Being filled with sorrow especially for our sins and weaknesses or experiencing “Catholic Guilt” is often the first step to repentance and a joyful freedom from sin. Sorrow and Catholic Guilt isn’t always bad.

Every age, every generation, has presented us with new saints. who show us the way home.

St. Maximilian gave his life in a concentration camp to save a father of a family.

St. Francis of Assisi gave away everything he had because he knew that all it did was get in the way.

More recently Saint Katharine Drexel of Philadelphia did the same.

Her family’s wealth in current dollars was around $400 million.

She gave it all away and established a religious order and schools for the poorest of the poor.

St. Thomas More would not or could not permit anyone or any legal nicety to alter his conscience not even the powerful Henry VIII.

So he accepted death rather than renounce his conscience and his allegiance to Christ and the Church.

Today there are lots of places in our society where our culture’s values are at odds with our Christian Conscience.

The example of St. Thomas Moore challenges us to remain faithful to our conscience and to God, no matter what anyone else thinks or no matter what the cost.

St. Catherine of Sienna look her up. was a simple holy woman who taught kings and popes their responsibility to be Christian leaders.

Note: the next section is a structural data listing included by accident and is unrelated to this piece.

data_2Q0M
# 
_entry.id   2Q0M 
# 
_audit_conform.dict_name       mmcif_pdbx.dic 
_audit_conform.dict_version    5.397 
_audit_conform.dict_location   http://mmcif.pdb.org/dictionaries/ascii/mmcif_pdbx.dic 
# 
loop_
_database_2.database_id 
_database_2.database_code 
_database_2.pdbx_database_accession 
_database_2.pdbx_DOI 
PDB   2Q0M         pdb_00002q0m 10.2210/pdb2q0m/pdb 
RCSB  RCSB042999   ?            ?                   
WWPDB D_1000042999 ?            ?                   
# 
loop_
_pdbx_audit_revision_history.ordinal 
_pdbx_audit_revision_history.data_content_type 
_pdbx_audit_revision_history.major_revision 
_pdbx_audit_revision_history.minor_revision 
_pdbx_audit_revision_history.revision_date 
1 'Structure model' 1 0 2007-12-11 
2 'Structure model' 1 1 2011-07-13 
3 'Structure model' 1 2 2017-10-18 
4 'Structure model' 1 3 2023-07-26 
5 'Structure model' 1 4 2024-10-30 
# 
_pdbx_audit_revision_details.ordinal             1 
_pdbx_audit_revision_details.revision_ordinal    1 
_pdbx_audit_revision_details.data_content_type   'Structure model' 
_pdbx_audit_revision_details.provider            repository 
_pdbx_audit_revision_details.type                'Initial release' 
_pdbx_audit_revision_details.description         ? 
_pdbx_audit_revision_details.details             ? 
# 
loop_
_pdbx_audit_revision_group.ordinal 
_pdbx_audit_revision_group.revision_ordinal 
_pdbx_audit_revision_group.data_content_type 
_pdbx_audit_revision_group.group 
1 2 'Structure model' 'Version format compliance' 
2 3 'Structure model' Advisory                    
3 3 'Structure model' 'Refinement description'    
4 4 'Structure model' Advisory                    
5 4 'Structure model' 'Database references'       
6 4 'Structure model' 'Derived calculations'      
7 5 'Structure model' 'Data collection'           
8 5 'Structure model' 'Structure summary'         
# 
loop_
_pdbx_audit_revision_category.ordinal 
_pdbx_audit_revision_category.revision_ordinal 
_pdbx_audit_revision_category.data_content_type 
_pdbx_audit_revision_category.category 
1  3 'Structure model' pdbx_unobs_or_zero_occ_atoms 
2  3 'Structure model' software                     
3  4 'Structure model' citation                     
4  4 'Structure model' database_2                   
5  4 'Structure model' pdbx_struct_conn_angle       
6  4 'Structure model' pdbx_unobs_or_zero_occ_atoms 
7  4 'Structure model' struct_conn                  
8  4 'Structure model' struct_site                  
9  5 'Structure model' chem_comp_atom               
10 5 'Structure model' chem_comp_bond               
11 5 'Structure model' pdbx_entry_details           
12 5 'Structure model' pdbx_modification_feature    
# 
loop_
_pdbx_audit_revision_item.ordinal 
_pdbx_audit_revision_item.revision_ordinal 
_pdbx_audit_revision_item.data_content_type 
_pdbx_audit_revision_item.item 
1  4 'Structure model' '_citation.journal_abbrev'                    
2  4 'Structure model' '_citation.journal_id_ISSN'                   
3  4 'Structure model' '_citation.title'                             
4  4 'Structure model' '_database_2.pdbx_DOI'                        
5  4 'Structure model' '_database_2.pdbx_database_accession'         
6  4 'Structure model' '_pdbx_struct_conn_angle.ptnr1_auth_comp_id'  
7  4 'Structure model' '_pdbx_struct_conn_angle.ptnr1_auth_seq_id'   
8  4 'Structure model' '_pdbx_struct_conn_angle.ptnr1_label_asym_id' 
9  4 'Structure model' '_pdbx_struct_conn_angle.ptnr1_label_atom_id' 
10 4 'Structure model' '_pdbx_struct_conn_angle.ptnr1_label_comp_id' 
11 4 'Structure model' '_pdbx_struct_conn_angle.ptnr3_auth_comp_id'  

She convinced the Pope to leave the comforts of his palace in Avignon and protection of the King of France.

She convinced him to return to the rough and tumble city of Rome and face possible persecution.

She reminded him that God needed him to walk footsteps of Peter and to be about God’s work .

Recently the parents of St. Theresa of Lisieux were canonized.
They didn’t give their lives to God in one act of heroism.

Rather they lived holy lives at home and inspired their children to be saints.
How many of us have inspired our Children to be saints ?

In this day and age it is no easy task. But can never stop trying.
There are thousands of saints.
Each one took a different way home.
Let us never forget that our destiny is to be with God.
Let us always remember that many have gone before us marked with the sign of faith.

On this feast of All Saints.
Let’s pick a saint, learn about their lives, and imitate them.
Then let us all follow them home to God